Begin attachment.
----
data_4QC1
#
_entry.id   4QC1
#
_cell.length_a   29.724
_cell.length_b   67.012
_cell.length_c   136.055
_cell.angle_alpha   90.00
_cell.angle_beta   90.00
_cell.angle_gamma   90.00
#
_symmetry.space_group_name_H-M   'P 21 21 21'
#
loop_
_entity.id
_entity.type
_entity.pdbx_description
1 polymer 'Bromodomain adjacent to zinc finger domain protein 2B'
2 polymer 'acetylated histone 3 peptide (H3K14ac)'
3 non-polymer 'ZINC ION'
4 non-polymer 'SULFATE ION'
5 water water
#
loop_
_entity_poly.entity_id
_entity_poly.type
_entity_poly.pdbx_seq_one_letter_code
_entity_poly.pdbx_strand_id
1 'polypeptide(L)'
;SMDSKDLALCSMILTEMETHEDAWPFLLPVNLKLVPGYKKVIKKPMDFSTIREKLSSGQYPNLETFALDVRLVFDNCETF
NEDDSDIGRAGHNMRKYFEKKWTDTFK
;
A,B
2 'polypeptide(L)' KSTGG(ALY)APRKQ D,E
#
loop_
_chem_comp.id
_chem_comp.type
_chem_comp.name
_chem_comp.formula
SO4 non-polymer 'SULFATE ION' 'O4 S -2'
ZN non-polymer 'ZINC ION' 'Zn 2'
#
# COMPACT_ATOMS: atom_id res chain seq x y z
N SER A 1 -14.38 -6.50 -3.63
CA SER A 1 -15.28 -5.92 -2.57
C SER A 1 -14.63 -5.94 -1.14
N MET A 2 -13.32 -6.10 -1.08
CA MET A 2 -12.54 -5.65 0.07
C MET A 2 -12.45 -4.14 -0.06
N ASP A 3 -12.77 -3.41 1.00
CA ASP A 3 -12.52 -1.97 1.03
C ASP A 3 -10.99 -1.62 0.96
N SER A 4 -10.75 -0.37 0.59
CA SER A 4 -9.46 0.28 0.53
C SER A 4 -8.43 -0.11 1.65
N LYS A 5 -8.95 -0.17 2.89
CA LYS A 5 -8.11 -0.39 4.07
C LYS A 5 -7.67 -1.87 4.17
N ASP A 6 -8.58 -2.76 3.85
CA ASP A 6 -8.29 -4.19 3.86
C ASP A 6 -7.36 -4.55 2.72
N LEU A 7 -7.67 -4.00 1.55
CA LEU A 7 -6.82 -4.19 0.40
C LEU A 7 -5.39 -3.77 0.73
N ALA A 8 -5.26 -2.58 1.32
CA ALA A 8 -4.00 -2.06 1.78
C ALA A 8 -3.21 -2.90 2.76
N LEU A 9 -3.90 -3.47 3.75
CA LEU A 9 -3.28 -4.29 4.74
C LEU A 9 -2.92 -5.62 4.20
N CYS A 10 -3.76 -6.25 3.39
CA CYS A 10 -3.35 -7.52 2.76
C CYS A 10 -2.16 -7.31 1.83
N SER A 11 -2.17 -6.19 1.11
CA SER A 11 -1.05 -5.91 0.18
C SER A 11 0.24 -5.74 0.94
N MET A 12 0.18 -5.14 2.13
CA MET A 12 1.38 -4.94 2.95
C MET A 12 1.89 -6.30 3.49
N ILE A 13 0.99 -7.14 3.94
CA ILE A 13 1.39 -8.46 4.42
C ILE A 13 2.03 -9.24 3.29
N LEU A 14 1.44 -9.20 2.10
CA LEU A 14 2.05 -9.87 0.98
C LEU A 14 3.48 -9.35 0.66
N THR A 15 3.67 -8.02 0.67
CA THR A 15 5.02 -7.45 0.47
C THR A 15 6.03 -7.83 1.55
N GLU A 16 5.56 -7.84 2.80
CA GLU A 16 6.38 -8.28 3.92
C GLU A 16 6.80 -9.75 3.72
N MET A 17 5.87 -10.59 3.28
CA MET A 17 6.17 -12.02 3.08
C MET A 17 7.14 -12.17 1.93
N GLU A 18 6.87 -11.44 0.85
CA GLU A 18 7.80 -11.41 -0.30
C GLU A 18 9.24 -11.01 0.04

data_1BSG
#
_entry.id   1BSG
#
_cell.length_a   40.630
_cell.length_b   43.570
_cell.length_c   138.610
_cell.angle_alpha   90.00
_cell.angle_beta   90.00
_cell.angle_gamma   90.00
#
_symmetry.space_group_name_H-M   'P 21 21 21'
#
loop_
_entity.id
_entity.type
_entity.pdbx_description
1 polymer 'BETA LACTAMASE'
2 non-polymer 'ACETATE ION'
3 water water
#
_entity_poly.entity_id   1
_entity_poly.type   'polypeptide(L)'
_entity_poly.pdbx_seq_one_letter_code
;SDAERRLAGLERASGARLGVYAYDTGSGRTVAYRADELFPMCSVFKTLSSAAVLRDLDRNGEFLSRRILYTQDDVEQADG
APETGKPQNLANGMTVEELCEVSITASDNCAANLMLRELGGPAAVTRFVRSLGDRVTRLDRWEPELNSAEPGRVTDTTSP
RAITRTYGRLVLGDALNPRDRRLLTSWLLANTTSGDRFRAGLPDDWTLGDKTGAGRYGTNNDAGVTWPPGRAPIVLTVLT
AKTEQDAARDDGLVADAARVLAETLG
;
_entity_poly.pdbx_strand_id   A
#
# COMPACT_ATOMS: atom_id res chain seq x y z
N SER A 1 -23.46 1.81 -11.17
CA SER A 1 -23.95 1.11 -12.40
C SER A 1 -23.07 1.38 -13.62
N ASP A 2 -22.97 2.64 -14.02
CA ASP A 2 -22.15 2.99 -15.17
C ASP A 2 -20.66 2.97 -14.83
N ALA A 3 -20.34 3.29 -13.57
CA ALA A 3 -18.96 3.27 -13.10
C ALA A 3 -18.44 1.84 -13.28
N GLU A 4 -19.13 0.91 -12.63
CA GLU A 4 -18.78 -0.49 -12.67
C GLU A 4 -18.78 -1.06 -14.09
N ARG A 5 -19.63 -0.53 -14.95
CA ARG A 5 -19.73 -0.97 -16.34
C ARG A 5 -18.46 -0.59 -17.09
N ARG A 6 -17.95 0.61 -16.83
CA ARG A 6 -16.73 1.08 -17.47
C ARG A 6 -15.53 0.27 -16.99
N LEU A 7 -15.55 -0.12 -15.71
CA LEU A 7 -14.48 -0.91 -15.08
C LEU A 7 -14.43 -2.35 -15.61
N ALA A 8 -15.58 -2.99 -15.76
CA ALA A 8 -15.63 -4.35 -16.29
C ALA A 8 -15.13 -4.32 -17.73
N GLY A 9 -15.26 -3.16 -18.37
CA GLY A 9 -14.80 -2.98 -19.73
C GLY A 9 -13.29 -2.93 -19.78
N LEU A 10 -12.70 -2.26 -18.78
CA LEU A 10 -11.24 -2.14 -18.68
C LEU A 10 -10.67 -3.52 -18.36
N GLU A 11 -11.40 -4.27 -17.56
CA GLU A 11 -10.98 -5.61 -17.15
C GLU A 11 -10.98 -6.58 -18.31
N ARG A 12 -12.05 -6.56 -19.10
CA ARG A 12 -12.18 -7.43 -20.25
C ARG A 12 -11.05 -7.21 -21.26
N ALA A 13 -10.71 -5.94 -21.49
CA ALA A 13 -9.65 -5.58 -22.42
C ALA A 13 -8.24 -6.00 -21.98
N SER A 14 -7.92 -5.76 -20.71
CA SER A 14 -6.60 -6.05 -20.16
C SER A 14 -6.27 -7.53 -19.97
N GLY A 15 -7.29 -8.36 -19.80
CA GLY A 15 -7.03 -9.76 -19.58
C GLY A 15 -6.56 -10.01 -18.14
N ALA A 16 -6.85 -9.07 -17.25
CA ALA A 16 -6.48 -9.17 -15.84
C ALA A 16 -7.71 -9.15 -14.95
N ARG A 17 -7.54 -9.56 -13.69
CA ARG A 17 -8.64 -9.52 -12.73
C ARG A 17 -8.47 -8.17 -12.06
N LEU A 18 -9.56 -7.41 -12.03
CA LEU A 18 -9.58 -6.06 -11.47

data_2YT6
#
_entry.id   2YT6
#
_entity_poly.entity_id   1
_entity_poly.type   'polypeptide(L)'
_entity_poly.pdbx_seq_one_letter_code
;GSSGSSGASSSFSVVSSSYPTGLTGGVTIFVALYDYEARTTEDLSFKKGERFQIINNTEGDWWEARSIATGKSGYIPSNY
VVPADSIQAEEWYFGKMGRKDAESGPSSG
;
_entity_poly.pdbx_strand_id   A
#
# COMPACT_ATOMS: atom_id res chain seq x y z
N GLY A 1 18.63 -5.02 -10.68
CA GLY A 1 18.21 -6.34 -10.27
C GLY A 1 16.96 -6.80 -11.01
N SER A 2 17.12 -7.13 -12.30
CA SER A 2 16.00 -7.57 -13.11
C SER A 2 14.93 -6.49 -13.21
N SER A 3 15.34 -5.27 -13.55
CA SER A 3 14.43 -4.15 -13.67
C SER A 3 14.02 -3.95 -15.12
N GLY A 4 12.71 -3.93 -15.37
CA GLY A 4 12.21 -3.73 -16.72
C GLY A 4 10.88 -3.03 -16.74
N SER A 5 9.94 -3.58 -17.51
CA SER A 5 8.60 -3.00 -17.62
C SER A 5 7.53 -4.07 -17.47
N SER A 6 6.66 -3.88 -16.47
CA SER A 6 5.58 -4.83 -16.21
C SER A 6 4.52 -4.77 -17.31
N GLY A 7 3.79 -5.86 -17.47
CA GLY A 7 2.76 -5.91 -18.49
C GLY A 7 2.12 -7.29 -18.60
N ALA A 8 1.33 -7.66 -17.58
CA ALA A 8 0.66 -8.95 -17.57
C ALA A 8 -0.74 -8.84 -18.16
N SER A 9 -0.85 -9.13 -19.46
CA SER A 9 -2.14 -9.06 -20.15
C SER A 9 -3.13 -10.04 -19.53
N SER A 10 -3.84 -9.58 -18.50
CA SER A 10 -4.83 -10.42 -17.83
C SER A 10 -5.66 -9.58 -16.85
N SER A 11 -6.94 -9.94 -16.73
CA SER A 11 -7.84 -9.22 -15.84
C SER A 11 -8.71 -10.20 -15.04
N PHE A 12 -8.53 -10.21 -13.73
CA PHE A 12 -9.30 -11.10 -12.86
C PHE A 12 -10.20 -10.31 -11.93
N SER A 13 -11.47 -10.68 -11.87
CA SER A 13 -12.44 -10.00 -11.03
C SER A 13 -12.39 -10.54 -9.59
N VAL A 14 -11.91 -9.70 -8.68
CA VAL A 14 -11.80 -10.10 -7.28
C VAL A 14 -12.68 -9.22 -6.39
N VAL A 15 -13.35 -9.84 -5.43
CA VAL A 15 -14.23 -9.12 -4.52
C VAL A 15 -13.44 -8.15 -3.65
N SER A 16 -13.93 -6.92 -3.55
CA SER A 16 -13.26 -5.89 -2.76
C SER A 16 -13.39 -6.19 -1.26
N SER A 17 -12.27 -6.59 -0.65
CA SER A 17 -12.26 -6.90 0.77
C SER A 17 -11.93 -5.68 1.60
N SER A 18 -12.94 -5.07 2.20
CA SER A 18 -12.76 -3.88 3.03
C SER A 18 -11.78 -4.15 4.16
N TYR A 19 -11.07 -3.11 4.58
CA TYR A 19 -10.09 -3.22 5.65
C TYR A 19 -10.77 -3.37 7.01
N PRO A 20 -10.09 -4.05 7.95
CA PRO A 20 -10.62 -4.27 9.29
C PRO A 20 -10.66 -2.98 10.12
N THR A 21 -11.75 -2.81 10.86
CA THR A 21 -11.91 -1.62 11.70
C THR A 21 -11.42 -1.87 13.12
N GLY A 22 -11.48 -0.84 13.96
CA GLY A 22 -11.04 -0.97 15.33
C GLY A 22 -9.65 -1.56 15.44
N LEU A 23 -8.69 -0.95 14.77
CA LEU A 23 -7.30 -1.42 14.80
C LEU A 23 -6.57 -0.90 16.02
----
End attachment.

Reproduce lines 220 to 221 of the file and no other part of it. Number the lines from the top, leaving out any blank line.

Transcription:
C ALA A 8 -0.74 -8.84 -18.16
N SER A 9 -0.85 -9.13 -19.46